JAMA: 3-D mammograms may improve detection of deadly cancers

Experts: More research is needed before making broad recommendations

Adding breast tomosynthesis to traditional mammography increases the detection of the most invasive breast cancers by 41% and reduces the need for reexaminations by 15%, according to a study published this week in JAMA.

Breast tomosynthesis—a 3-D mammogram technology that FDA in 2011 approved for use along with regular 2-D mammograms—takes various X-ray images from different angles to create a three-dimensional image of a patient's breast. The images appear as slices of the breast, so that overlapping tissue cannot obscure the view of tumors.

"It allows us to peel away the layers and see underlying lesions that might be obscured by other tissue," says Sarah Friedewald, lead author of the new JAMA study. She adds, "You can think of regular mammography as showing a closed book. With 3-D you are able to page through the book one page at a time without other information superimposed."

However, it remains unclear whether the new technology is worth its higher price tag. Experts say the technology is too new to know whether it saves lives or misses tumors.

Will 3-D mammograms improve cancer care?

JAMA study: 3-D mammograms may improve detect of deadly cancers

For the study, researchers from the Caldwell Breast Center at Advocate Lutheran General Hospital analyzed data on 454,850 breast exams at 13 academic and community health facilities. Of those exams, 281,187 were conducted with traditional technology and 173,663 were conducted with both traditional technology and 3-D mammography.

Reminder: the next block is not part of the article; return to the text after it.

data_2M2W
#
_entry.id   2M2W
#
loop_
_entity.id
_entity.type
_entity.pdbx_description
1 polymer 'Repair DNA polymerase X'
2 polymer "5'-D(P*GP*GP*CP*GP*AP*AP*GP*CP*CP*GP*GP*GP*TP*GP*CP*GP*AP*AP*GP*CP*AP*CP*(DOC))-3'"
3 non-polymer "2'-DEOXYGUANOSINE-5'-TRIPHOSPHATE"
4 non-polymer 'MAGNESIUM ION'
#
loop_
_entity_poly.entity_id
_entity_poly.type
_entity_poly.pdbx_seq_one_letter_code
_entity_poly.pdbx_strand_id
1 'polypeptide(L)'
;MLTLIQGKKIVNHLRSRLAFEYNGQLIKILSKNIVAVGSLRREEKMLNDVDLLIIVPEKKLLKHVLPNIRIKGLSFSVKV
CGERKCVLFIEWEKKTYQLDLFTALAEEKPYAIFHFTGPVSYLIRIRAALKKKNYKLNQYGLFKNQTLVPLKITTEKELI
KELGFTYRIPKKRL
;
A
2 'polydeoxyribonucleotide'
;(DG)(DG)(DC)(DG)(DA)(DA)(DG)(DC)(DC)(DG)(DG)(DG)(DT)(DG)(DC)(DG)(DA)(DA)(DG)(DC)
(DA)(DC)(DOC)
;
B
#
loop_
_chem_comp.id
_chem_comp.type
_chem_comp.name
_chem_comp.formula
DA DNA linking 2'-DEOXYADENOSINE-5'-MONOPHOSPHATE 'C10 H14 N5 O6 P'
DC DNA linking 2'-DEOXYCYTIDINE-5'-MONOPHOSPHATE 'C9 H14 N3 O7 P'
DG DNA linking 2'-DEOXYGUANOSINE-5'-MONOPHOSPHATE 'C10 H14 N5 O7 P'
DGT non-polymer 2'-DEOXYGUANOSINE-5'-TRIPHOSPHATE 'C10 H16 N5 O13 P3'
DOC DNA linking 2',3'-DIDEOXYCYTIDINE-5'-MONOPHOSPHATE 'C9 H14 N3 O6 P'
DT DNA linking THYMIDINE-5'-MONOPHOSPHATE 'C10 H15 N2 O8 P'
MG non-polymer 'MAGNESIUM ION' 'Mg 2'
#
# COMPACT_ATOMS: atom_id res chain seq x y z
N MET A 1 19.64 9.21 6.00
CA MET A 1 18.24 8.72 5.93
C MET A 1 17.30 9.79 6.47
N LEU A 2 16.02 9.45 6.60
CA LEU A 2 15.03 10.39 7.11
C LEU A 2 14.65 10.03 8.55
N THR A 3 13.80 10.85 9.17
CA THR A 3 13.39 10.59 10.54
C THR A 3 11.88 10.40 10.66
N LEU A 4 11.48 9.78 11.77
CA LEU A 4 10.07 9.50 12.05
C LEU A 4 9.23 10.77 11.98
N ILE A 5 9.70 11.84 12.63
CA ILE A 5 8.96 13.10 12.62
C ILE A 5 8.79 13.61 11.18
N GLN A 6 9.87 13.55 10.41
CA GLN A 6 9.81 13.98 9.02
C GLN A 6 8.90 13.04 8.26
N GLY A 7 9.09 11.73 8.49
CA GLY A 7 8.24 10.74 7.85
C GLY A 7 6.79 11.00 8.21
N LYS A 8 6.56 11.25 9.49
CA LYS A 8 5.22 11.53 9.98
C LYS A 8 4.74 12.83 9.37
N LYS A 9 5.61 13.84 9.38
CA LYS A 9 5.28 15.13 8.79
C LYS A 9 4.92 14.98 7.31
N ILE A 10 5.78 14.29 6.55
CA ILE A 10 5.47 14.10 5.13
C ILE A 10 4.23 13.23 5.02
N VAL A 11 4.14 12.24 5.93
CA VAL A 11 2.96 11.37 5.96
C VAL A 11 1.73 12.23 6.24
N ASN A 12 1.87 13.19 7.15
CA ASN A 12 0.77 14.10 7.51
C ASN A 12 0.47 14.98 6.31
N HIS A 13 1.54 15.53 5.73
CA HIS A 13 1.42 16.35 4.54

With the 3-D mammograms, the clinicians found:

  • More invasive cancers. Clinicians in the study detected 4.1 invasive cancers per 1,000 exams using the tomosynthesis, compared with 2.9 per 1,000 exams using digital mammography alone.
  • Less need for follow-up. For every 1,000 patients who underwent traditional mammography, 107 were called back for more imaging. With 3-D mammography, the reexamination rate dropped to 91 out of 1,000, a 15% decrease.

In addition, the researchers found that patients who received 3-D mammograms were more likely to get biopsies: 19.3 patients per 1,000 patients who underwent 3-D mammography had biopsies, compared with 18.1 per 1,000 patients who underwent traditional mammography. Nearly 30% of 3-D mammography patients who were biopsied tested positive for cancer, compared with 24% of biopsied patients who underwent traditional mammography.

The study was funded by the National Cancer Institute and Hologic, the company that manufactures tomosynthesis machines. It is the largest study to date examining the use of the 3-D technology.

Should 3-D mammograms be broadly used?

About 1,100 of the country's 13,500 mammography units use 3-D mammography, according to Hologic spokesperson Jim Culley. This year, an estimated six million U.S. patients will undergo 3-D mammography.

But it is still "uncertain" whether 3-D mammography should be broadly recommended, Etta Pisano—a mammography expert and the dean at the Medical University of South Carolina—writes in an accompanying editorial. Pisano notes that the study was not a randomized clinical trial directly comparing the harms and benefits of the two types of mammograms.

What to consider before you adopt digital breast tomosynthesis

The study is "extremely promising," but clinicians "need to be cautious as we adopt a new technology," Pisano told the New York Times. Pisano says she would not request the technology as a patient.

Moreover, Pisano says her university could not afford a 3-D mammography unit, as it costs about $500,000, or twice the price of a digital mammography machine. And patients sometimes face extra costs because some insurers do not pay for it (Bernstein, Washington Post, 6/24; Grady, New York Times, 6/24; Carroll, NBC News, 6/24; Shute, "Shots," NPR, 6/24; Goldschmidt, CNN, 6/25; Beck, Wall Street Journal, 6/24).

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